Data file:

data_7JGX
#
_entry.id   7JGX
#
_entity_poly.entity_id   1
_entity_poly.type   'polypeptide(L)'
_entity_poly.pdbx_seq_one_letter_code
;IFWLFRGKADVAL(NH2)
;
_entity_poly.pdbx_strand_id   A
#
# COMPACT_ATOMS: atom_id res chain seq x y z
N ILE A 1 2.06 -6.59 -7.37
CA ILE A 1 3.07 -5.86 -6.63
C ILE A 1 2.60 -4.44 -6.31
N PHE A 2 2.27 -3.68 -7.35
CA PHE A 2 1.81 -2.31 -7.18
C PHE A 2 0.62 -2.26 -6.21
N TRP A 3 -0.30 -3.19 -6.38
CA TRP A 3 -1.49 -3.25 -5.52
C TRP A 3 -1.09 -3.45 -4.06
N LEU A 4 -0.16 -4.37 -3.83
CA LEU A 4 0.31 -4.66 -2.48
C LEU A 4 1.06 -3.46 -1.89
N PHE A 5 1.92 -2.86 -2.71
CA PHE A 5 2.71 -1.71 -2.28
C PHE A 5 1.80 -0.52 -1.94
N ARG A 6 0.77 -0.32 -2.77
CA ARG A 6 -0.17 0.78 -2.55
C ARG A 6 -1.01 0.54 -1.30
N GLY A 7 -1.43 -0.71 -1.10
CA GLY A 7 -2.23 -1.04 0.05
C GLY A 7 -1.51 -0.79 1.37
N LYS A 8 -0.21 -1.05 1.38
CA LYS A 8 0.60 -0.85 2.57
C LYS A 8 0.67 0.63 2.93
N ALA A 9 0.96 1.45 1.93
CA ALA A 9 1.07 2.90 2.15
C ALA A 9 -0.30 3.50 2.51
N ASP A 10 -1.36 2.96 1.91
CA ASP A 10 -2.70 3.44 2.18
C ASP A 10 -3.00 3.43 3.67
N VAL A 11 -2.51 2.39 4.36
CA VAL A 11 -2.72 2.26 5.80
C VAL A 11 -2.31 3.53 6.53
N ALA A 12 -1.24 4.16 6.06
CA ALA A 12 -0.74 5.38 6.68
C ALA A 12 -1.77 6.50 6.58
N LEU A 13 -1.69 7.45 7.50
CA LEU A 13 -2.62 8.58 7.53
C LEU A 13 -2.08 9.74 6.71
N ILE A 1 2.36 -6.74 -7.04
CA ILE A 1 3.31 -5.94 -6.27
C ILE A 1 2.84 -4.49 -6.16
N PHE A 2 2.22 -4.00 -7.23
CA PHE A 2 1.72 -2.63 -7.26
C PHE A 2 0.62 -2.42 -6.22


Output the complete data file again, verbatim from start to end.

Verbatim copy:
data_7JGX
#
_entry.id   7JGX
#
_entity_poly.entity_id   1
_entity_poly.type   'polypeptide(L)'
_entity_poly.pdbx_seq_one_letter_code
;IFWLFRGKADVAL(NH2)
;
_entity_poly.pdbx_strand_id   A
#
# COMPACT_ATOMS: atom_id res chain seq x y z
N ILE A 1 2.06 -6.59 -7.37
CA ILE A 1 3.07 -5.86 -6.63
C ILE A 1 2.60 -4.44 -6.31
N PHE A 2 2.27 -3.68 -7.35
CA PHE A 2 1.81 -2.31 -7.18
C PHE A 2 0.62 -2.26 -6.21
N TRP A 3 -0.30 -3.19 -6.38
CA TRP A 3 -1.49 -3.25 -5.52
C TRP A 3 -1.09 -3.45 -4.06
N LEU A 4 -0.16 -4.37 -3.83
CA LEU A 4 0.31 -4.66 -2.48
C LEU A 4 1.06 -3.46 -1.89
N PHE A 5 1.92 -2.86 -2.71
CA PHE A 5 2.71 -1.71 -2.28
C PHE A 5 1.80 -0.52 -1.94
N ARG A 6 0.77 -0.32 -2.77
CA ARG A 6 -0.17 0.78 -2.55
C ARG A 6 -1.01 0.54 -1.30
N GLY A 7 -1.43 -0.71 -1.10
CA GLY A 7 -2.23 -1.04 0.05
C GLY A 7 -1.51 -0.79 1.37
N LYS A 8 -0.21 -1.05 1.38
CA LYS A 8 0.60 -0.85 2.57
C LYS A 8 0.67 0.63 2.93
N ALA A 9 0.96 1.45 1.93
CA ALA A 9 1.07 2.90 2.15
C ALA A 9 -0.30 3.50 2.51
N ASP A 10 -1.36 2.96 1.91
CA ASP A 10 -2.70 3.44 2.18
C ASP A 10 -3.00 3.43 3.67
N VAL A 11 -2.51 2.39 4.36
CA VAL A 11 -2.72 2.26 5.80
C VAL A 11 -2.31 3.53 6.53
N ALA A 12 -1.24 4.16 6.06
CA ALA A 12 -0.74 5.38 6.68
C ALA A 12 -1.77 6.50 6.58
N LEU A 13 -1.69 7.45 7.50
CA LEU A 13 -2.62 8.58 7.53
C LEU A 13 -2.08 9.74 6.71
N ILE A 1 2.36 -6.74 -7.04
CA ILE A 1 3.31 -5.94 -6.27
C ILE A 1 2.84 -4.49 -6.16
N PHE A 2 2.22 -4.00 -7.23
CA PHE A 2 1.72 -2.63 -7.26
C PHE A 2 0.62 -2.42 -6.22